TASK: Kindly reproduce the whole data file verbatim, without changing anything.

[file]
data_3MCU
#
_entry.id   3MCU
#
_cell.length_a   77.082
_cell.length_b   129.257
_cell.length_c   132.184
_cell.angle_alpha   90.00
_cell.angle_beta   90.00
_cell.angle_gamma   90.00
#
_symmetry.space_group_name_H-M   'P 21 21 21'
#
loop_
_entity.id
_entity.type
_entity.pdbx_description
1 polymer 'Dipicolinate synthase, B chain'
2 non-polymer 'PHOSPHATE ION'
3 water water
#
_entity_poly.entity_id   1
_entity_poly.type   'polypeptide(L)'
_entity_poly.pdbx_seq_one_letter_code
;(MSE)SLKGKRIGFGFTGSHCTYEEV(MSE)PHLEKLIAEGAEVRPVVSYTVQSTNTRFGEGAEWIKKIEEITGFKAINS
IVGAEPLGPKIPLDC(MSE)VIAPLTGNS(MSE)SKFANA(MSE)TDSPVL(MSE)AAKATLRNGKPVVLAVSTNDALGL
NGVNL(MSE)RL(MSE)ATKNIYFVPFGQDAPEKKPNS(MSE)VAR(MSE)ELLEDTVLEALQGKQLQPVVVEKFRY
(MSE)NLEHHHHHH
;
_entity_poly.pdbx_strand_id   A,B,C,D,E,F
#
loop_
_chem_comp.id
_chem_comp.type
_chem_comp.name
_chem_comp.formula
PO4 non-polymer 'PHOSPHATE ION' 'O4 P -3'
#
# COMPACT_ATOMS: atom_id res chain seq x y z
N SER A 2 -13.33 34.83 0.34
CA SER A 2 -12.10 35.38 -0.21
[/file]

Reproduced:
data_3MCU
#
_entry.id   3MCU
#
_cell.length_a   77.082
_cell.length_b   129.257
_cell.length_c   132.184
_cell.angle_alpha   90.00
_cell.angle_beta   90.00
_cell.angle_gamma   90.00
#
_symmetry.space_group_name_H-M   'P 21 21 21'
#
loop_
_entity.id
_entity.type
_entity.pdbx_description
1 polymer 'Dipicolinate synthase, B chain'
2 non-polymer 'PHOSPHATE ION'
3 water water
#
_entity_poly.entity_id   1
_entity_poly.type   'polypeptide(L)'
_entity_poly.pdbx_seq_one_letter_code
;(MSE)SLKGKRIGFGFTGSHCTYEEV(MSE)PHLEKLIAEGAEVRPVVSYTVQSTNTRFGEGAEWIKKIEEITGFKAINS
IVGAEPLGPKIPLDC(MSE)VIAPLTGNS(MSE)SKFANA(MSE)TDSPVL(MSE)AAKATLRNGKPVVLAVSTNDALGL
NGVNL(MSE)RL(MSE)ATKNIYFVPFGQDAPEKKPNS(MSE)VAR(MSE)ELLEDTVLEALQGKQLQPVVVEKFRY
(MSE)NLEHHHHHH
;
_entity_poly.pdbx_strand_id   A,B,C,D,E,F
#
loop_
_chem_comp.id
_chem_comp.type
_chem_comp.name
_chem_comp.formula
PO4 non-polymer 'PHOSPHATE ION' 'O4 P -3'
#
# COMPACT_ATOMS: atom_id res chain seq x y z
N SER A 2 -13.33 34.83 0.34
CA SER A 2 -12.10 35.38 -0.21